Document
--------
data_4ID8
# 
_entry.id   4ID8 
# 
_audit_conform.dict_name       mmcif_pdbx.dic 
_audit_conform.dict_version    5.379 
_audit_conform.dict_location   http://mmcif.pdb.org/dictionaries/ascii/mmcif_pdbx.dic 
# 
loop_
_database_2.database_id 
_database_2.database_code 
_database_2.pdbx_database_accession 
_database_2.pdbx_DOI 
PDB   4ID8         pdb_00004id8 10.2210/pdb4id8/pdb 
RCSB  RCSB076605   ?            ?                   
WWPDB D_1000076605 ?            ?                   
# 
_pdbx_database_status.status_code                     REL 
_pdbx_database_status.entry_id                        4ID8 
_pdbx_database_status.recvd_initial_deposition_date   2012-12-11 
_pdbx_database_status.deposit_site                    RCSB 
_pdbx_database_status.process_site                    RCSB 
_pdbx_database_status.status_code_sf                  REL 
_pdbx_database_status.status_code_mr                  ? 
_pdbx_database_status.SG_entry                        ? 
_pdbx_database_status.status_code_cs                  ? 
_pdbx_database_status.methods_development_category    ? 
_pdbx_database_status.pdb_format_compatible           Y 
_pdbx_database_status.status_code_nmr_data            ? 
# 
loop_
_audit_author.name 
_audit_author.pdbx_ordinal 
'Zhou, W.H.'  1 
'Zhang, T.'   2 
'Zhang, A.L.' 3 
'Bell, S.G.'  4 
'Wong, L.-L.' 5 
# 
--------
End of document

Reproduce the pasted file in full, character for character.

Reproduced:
data_4ID8
# 
_entry.id   4ID8 
# 
_audit_conform.dict_name       mmcif_pdbx.dic 
_audit_conform.dict_version    5.379 
_audit_conform.dict_location   http://mmcif.pdb.org/dictionaries/ascii/mmcif_pdbx.dic 
# 
loop_
_database_2.database_id 
_database_2.database_code 
_database_2.pdbx_database_accession 
_database_2.pdbx_DOI 
PDB   4ID8         pdb_00004id8 10.2210/pdb4id8/pdb 
RCSB  RCSB076605   ?            ?                   
WWPDB D_1000076605 ?            ?                   
# 
_pdbx_database_status.status_code                     REL 
_pdbx_database_status.entry_id                        4ID8 
_pdbx_database_status.recvd_initial_deposition_date   2012-12-11 
_pdbx_database_status.deposit_site                    RCSB 
_pdbx_database_status.process_site                    RCSB 
_pdbx_database_status.status_code_sf                  REL 
_pdbx_database_status.status_code_mr                  ? 
_pdbx_database_status.SG_entry                        ? 
_pdbx_database_status.status_code_cs                  ? 
_pdbx_database_status.methods_development_category    ? 
_pdbx_database_status.pdb_format_compatible           Y 
_pdbx_database_status.status_code_nmr_data            ? 
# 
loop_
_audit_author.name 
_audit_author.pdbx_ordinal 
'Zhou, W.H.'  1 
'Zhang, T.'   2 
'Zhang, A.L.' 3 
'Bell, S.G.'  4 
'Wong, L.-L.' 5 
# 